10 May, 2010
Siem Reap, Cambodia

We decided to leave Bangkok after one day of walking around paying for temple admission fees under the unforgiving sun. The Grand Palace was closed to us because we were wearing shorts, but we got into Wat Pho to see the giant reclining Buddha. I guess it was pretty big. I dunno. Temples are okay, but not something I have a huge urge to go see, especially in sweltering heat.

Back at the hostel we decided to at least give Cambodia a shot before writing off South-East Asia entirely. A train leaves for the border every morning at 6 am, but buses leave a little later in the day, so we opted for one of those. At Wat Pho we’d run into a girl Chris used to work with, and her boyfriend, and we ended up hanging out with them later that night until about 1 am. So we didn’t drag ourselves out of bed until about 8.30, and we didn’t arrive at Mo Chit bus station unil just before ten.

Fortunately there was a bus leaving about ten minutes after we got there, so we climbed aboard and were on our way. It was about a four or five hour trip, which was particularly unpleasant since the A/C was broken and neither of us had eaten yet. It stopped off at a 7-11 around noon and I bought some shitty packaged croissants and cookies, which wasn’t much of a meal, but made my stomach shut up.

Everything I’d read or heard about the Cambodian border crossing warned that it’s one long, difficult slog through a human corridor of touts and conmen trying to fuck you over at every step. This proved to be correct. We were assailed by tuk-tuk drivers as soon as we got off the bus in Aranyaprathet, the town on the Thai side of the border. They offered 80 baht to take us to the border, several kilometres away, which seemed reasonable.

Of course, they didn’t actually take us to the border – they took us to the Cambodian consulate in Aranyaprathet, where an official-looking man sat us down in a garage-like structure next door and told us we would have to pay 1500 baht (about 50 AUD) for the privilege of Cambodian visas, stamps and immigration cards. Neither of us are particularly wily travellers yet, but this was an instant red flag, since everything we’d read said you could geta visa on arrival at the border. I told him this, and he claimed we were at the border, which we clearly weren’t.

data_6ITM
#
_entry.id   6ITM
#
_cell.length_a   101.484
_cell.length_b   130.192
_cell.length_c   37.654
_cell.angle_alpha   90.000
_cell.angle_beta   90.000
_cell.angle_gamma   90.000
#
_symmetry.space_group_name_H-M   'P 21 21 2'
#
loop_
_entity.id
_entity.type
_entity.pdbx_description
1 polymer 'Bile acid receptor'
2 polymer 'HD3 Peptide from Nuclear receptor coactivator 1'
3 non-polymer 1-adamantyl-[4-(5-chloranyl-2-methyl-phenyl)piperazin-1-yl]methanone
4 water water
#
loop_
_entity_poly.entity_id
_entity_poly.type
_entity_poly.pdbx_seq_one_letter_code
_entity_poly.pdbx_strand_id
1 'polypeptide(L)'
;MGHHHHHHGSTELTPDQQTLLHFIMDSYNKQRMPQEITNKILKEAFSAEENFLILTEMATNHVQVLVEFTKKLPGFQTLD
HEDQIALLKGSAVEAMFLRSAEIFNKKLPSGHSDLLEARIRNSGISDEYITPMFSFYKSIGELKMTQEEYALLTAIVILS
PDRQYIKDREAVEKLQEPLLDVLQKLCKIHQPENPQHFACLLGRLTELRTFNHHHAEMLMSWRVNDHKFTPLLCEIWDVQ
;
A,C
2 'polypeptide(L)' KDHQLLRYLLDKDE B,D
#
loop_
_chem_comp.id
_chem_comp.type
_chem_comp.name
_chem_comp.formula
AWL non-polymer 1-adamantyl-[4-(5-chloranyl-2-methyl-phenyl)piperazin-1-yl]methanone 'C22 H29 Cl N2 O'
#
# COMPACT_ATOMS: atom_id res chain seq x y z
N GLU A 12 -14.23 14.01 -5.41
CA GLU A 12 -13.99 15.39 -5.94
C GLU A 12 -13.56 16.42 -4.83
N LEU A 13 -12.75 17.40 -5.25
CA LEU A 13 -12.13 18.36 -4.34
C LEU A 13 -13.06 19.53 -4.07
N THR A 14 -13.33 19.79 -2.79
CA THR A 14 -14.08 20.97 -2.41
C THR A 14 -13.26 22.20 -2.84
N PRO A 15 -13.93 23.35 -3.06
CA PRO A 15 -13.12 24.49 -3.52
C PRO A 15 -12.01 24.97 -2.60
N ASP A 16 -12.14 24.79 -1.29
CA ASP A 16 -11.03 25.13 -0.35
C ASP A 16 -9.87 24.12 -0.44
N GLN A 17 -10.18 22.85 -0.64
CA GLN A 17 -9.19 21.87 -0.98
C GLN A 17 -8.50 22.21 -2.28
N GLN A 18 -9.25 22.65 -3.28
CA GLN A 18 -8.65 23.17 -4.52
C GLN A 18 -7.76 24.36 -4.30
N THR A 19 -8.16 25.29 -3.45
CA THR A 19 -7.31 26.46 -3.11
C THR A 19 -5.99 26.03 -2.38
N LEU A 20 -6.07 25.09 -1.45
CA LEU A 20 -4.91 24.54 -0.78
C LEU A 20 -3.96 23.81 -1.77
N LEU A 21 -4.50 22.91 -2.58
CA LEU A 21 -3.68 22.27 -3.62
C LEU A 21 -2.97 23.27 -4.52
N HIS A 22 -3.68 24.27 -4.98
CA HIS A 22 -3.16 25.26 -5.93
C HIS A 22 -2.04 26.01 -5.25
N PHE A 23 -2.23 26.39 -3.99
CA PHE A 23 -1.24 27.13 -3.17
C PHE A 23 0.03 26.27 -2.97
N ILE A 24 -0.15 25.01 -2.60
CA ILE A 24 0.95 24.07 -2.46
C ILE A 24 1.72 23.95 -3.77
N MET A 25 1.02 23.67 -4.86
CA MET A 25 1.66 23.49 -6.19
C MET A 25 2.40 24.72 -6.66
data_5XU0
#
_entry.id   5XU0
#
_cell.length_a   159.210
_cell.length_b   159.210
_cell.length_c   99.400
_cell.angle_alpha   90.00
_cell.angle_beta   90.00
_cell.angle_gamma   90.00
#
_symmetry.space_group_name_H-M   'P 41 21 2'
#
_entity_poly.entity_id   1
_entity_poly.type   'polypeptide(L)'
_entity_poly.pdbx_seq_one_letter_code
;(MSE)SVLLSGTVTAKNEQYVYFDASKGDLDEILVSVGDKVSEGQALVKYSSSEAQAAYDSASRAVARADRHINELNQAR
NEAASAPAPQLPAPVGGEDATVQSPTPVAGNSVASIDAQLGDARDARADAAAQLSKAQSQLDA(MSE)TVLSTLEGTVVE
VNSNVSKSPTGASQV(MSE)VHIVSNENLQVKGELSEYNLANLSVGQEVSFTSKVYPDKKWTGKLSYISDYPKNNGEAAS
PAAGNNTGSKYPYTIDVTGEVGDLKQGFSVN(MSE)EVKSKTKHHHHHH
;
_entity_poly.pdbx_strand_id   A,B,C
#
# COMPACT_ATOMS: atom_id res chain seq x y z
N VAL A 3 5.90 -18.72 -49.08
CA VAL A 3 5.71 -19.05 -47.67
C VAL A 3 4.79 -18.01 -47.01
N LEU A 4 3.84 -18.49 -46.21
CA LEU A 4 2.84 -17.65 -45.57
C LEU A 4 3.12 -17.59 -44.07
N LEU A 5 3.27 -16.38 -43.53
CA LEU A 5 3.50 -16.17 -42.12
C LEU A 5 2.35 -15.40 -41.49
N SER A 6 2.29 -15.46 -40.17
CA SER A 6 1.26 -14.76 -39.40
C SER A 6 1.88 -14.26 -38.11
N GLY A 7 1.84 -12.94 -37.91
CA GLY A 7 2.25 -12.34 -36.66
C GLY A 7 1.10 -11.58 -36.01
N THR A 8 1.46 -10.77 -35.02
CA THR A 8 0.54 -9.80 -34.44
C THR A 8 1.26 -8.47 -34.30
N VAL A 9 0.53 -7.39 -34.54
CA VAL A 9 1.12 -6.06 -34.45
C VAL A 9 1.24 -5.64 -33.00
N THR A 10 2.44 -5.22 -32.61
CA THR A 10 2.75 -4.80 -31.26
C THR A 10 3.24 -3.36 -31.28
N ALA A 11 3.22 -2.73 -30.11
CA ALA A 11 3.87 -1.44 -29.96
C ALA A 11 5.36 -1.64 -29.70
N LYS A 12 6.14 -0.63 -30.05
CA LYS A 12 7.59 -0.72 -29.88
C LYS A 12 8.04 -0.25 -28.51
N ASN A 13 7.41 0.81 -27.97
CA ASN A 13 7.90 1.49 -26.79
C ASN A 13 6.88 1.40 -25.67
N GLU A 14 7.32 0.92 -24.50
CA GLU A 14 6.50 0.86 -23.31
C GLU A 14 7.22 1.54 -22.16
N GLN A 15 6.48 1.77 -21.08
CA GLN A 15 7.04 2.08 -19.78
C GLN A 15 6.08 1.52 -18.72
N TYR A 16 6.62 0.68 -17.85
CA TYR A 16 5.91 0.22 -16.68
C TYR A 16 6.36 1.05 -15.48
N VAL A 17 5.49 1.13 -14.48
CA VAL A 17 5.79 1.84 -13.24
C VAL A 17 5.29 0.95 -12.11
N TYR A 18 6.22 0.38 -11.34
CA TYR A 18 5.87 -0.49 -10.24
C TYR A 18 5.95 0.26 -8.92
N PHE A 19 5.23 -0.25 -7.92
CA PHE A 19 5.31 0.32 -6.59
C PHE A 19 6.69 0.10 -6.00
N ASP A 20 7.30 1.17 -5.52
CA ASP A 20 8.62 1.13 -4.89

There was a Danish couple nearby who’d also been taken straight there by the tuk-tuk driver, and the male in the pair (whose name I believe was Megan, lol) agreed that this was bullshit. The man insisted over and over that we were at the border and that we needed to pay for shit like immigration cards, which is not true anywhere in the world. “I don’t think that’s right,” I said. “We’ll go to the border and look ourselves. If we’re wrong we’ll come back here and you can laugh at us, but first we’ll go see for ourselves.” We had to repeat stuff along those lines several times, because conversations are always great fun when the person you’re talking to doesn’t speak English too well, but eventually he must have realised he was sprung because he went silent and was staring down at the papers on the desk. As we were about to walk away he called us back and quietly admitted that the border fee was really only 1000 baht. This sounded more like it, but I didn’t see the point in getting a visa there if we could get one at the border, particularly since this asshole had already been lying to us.

So both we and the Danes jumped back into our tuk-tuks and instructed the drivers (who were, of course, in cahoots with the “visa officials”) to take us straight to the border. Instead they drove us to the Cambodian consulate. The one that was next door, literally five metres away.

“What are you doing?” we said. “If we wanted to come here we would have walked. Take us to the border.” We had to listen to a whole spiel of “no, this place, you get visa, come inside, I take care you,” but we stood firm and eventually she relented and drove us to the border. She only stopped once more along the way at another fake visa office – this one a fucking stall on the roadside – but this time we didn’t even bother getting out. She drove us along the road another hundred metres or so, to the real border crossing, and begrudgingly accepted our 80 baht fare.

We went through Thai customs, convinced that it was the real one this time by the queues and counters and signs warning us against precisely what we’d just been through (which might have been useful back at the bus station, guys). On the other side we crossed a bridge and went through Cambodian customs, with a polite and helpful young man assisting us all the way. He spoke good English and seemed to be on the level, telling us many times that the Thai side of the border was crawling with rip-off artists, but that “Cambodia freedom” and that he was an official tourist bureau guide. This was, of course, a signal that he was eventually going to fuck us over. We got onto the free bus with him, which took us to the bus depot, with him yammering on the whole way about how we could use dollars or riel and how “Cambodia freedom.”

Poipet didn’t seem as seedy as I thought it would be. It was slightly dirtier than Thailand, and covered in casinos, but on the whole it wasn’t the third-world shithole I imagined in my head. Still a thoroughly undesirable place to stay any longer than you have to.